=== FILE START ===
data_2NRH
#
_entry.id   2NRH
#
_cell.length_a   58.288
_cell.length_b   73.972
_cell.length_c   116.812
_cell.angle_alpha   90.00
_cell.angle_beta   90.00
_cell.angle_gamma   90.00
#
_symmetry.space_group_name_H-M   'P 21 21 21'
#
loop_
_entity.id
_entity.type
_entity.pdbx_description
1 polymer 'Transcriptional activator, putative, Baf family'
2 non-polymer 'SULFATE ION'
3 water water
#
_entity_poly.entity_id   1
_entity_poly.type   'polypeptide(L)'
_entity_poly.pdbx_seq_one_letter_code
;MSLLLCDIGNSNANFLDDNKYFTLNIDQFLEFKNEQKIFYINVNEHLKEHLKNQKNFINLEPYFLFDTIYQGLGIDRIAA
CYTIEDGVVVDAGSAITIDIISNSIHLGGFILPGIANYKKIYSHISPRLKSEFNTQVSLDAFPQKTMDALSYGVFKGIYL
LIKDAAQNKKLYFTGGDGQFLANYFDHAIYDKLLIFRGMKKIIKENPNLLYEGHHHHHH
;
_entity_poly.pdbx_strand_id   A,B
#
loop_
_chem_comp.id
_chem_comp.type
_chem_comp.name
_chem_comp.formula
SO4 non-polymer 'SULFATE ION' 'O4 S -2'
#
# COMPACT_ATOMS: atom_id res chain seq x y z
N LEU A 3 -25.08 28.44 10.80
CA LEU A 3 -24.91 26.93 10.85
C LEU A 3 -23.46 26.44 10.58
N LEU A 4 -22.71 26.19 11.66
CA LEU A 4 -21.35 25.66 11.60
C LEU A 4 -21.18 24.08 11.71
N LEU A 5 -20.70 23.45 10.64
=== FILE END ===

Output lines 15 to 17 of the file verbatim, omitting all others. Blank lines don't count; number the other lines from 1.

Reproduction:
_entity.id
_entity.type
_entity.pdbx_description